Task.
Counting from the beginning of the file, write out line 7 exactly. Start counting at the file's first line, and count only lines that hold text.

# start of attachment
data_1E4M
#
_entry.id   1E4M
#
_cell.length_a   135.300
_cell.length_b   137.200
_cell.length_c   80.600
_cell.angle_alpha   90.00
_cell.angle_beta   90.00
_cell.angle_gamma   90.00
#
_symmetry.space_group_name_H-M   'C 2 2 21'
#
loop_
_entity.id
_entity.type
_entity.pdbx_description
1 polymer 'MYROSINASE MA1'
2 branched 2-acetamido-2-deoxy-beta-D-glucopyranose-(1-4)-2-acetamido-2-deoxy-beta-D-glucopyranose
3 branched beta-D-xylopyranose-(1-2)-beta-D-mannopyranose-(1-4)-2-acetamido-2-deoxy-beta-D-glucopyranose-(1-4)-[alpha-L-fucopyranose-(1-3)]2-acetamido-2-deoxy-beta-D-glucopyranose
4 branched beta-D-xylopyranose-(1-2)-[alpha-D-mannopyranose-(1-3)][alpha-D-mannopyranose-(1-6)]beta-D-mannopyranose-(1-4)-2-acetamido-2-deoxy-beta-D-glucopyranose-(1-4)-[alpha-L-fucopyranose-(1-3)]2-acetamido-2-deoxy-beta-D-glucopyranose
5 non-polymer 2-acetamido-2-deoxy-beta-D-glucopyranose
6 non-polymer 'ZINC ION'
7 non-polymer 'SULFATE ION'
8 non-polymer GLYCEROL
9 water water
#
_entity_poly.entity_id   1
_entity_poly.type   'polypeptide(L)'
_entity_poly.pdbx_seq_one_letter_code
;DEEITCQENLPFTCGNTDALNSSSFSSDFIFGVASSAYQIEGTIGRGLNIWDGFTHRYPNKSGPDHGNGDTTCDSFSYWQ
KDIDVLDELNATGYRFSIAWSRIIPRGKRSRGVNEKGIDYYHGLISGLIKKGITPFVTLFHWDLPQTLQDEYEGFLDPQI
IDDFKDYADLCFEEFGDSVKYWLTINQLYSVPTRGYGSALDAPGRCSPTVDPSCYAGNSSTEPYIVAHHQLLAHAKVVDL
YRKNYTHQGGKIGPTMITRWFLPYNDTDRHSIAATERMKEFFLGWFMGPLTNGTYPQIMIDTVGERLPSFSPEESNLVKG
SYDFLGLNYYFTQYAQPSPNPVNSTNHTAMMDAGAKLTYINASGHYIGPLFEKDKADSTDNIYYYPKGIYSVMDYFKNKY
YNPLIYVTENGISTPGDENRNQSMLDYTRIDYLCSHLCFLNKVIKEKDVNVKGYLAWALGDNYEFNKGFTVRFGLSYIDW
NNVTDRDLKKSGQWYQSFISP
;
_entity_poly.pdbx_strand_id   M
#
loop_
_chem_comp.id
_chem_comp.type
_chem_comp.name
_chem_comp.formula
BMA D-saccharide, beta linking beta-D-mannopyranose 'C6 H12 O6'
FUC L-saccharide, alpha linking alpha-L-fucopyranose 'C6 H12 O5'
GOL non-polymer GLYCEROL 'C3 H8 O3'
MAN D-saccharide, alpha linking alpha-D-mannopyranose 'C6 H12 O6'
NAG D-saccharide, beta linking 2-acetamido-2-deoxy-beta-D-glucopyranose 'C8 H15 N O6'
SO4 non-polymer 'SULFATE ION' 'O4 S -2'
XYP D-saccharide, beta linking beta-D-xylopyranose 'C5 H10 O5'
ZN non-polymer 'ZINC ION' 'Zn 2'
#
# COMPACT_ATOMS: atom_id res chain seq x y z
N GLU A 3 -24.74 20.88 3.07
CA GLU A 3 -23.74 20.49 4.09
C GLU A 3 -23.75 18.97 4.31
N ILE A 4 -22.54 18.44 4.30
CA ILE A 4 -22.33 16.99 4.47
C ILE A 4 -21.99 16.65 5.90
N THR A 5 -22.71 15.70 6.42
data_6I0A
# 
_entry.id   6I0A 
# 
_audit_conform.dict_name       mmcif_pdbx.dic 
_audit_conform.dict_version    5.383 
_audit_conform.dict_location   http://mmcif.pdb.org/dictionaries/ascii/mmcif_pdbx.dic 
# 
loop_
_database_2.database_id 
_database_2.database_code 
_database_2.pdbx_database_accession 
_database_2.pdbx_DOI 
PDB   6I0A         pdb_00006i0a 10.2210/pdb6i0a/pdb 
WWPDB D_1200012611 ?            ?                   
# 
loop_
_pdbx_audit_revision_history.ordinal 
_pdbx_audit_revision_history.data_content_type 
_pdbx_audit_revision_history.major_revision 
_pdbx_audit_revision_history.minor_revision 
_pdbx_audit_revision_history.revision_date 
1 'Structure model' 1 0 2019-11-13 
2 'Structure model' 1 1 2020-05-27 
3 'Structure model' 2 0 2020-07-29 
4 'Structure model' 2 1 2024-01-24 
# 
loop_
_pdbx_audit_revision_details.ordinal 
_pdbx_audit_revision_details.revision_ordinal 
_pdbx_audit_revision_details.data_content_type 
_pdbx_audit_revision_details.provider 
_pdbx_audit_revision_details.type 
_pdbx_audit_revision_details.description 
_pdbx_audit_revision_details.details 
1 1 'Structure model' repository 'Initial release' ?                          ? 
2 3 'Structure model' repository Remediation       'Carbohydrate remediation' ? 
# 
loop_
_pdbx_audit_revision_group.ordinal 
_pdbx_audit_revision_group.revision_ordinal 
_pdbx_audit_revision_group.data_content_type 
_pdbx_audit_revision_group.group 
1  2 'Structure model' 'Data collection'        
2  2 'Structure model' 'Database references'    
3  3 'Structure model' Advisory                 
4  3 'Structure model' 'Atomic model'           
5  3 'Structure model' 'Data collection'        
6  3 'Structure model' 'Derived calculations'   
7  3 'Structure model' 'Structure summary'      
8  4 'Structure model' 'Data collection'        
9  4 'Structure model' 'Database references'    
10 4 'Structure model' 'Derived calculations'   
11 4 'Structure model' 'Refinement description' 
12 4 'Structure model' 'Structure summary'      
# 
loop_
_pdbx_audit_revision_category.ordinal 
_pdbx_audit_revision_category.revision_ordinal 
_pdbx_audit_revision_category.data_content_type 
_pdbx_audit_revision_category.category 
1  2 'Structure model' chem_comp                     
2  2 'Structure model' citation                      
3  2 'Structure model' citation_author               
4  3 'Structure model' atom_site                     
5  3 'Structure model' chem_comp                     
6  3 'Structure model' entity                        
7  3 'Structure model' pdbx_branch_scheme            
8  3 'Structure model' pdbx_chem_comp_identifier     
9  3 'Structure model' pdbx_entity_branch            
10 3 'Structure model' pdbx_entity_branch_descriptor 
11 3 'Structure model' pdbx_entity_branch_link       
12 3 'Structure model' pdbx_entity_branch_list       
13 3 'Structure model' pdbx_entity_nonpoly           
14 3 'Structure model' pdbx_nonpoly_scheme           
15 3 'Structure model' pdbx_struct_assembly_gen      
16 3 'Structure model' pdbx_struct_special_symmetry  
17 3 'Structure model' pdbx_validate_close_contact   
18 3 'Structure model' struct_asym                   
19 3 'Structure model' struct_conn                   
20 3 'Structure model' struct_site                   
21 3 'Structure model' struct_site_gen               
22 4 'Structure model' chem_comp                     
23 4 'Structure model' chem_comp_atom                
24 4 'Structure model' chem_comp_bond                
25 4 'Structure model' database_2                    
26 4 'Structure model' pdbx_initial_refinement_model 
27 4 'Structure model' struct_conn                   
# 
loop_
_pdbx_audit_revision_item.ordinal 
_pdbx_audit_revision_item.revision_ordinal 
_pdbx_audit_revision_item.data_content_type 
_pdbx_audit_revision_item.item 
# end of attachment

_cell.length_c   80.600